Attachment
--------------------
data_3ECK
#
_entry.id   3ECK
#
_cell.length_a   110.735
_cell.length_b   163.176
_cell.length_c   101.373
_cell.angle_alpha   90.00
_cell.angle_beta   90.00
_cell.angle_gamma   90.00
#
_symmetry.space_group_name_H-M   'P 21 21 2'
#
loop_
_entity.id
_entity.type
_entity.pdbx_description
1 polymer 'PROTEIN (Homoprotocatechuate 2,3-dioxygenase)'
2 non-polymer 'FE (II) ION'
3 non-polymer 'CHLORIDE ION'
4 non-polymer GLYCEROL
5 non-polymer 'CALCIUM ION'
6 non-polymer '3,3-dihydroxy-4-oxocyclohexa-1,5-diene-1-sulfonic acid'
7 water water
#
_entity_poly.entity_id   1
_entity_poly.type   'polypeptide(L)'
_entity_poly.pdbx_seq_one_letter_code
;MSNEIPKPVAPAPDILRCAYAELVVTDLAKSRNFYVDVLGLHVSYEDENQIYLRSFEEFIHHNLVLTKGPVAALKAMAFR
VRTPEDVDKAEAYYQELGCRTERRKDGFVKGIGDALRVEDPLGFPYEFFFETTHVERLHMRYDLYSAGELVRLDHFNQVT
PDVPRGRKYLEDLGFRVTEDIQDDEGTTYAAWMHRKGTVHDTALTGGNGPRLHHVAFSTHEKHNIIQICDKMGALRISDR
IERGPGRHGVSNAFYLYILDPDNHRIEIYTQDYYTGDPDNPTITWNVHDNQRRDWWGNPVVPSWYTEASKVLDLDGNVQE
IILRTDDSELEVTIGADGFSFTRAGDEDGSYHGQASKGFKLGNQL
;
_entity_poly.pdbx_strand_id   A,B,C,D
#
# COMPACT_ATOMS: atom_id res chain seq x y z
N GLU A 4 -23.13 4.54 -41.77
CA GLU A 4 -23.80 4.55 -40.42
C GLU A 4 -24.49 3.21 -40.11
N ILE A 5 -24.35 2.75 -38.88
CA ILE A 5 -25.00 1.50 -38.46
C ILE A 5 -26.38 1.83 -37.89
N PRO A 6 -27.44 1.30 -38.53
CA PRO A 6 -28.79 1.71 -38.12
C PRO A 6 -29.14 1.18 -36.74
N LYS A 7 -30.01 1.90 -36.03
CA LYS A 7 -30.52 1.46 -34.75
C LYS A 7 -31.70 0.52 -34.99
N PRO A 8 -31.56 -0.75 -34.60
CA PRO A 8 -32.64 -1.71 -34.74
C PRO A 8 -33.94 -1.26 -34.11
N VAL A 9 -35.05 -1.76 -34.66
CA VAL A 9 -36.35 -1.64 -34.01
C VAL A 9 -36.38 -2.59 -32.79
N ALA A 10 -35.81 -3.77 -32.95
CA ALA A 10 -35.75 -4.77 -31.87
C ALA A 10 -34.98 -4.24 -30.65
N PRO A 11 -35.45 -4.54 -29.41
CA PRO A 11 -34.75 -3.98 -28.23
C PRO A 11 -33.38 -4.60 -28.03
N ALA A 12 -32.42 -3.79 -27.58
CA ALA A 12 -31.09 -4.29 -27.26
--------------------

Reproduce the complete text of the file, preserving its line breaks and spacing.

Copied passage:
data_3ECK
#
_entry.id   3ECK
#
_cell.length_a   110.735
_cell.length_b   163.176
_cell.length_c   101.373
_cell.angle_alpha   90.00
_cell.angle_beta   90.00
_cell.angle_gamma   90.00
#
_symmetry.space_group_name_H-M   'P 21 21 2'
#
loop_
_entity.id
_entity.type
_entity.pdbx_description
1 polymer 'PROTEIN (Homoprotocatechuate 2,3-dioxygenase)'
2 non-polymer 'FE (II) ION'
3 non-polymer 'CHLORIDE ION'
4 non-polymer GLYCEROL
5 non-polymer 'CALCIUM ION'
6 non-polymer '3,3-dihydroxy-4-oxocyclohexa-1,5-diene-1-sulfonic acid'
7 water water
#
_entity_poly.entity_id   1
_entity_poly.type   'polypeptide(L)'
_entity_poly.pdbx_seq_one_letter_code
;MSNEIPKPVAPAPDILRCAYAELVVTDLAKSRNFYVDVLGLHVSYEDENQIYLRSFEEFIHHNLVLTKGPVAALKAMAFR
VRTPEDVDKAEAYYQELGCRTERRKDGFVKGIGDALRVEDPLGFPYEFFFETTHVERLHMRYDLYSAGELVRLDHFNQVT
PDVPRGRKYLEDLGFRVTEDIQDDEGTTYAAWMHRKGTVHDTALTGGNGPRLHHVAFSTHEKHNIIQICDKMGALRISDR
IERGPGRHGVSNAFYLYILDPDNHRIEIYTQDYYTGDPDNPTITWNVHDNQRRDWWGNPVVPSWYTEASKVLDLDGNVQE
IILRTDDSELEVTIGADGFSFTRAGDEDGSYHGQASKGFKLGNQL
;
_entity_poly.pdbx_strand_id   A,B,C,D
#
# COMPACT_ATOMS: atom_id res chain seq x y z
N GLU A 4 -23.13 4.54 -41.77
CA GLU A 4 -23.80 4.55 -40.42
C GLU A 4 -24.49 3.21 -40.11
N ILE A 5 -24.35 2.75 -38.88
CA ILE A 5 -25.00 1.50 -38.46
C ILE A 5 -26.38 1.83 -37.89
N PRO A 6 -27.44 1.30 -38.53
CA PRO A 6 -28.79 1.71 -38.12
C PRO A 6 -29.14 1.18 -36.74
N LYS A 7 -30.01 1.90 -36.03
CA LYS A 7 -30.52 1.46 -34.75
C LYS A 7 -31.70 0.52 -34.99
N PRO A 8 -31.56 -0.75 -34.60
CA PRO A 8 -32.64 -1.71 -34.74
C PRO A 8 -33.94 -1.26 -34.11
N VAL A 9 -35.05 -1.76 -34.66
CA VAL A 9 -36.35 -1.64 -34.01
C VAL A 9 -36.38 -2.59 -32.79
N ALA A 10 -35.81 -3.77 -32.95
CA ALA A 10 -35.75 -4.77 -31.87
C ALA A 10 -34.98 -4.24 -30.65
N PRO A 11 -35.45 -4.54 -29.41
CA PRO A 11 -34.75 -3.98 -28.23
C PRO A 11 -33.38 -4.60 -28.03
N ALA A 12 -32.42 -3.79 -27.58
CA ALA A 12 -31.09 -4.29 -27.26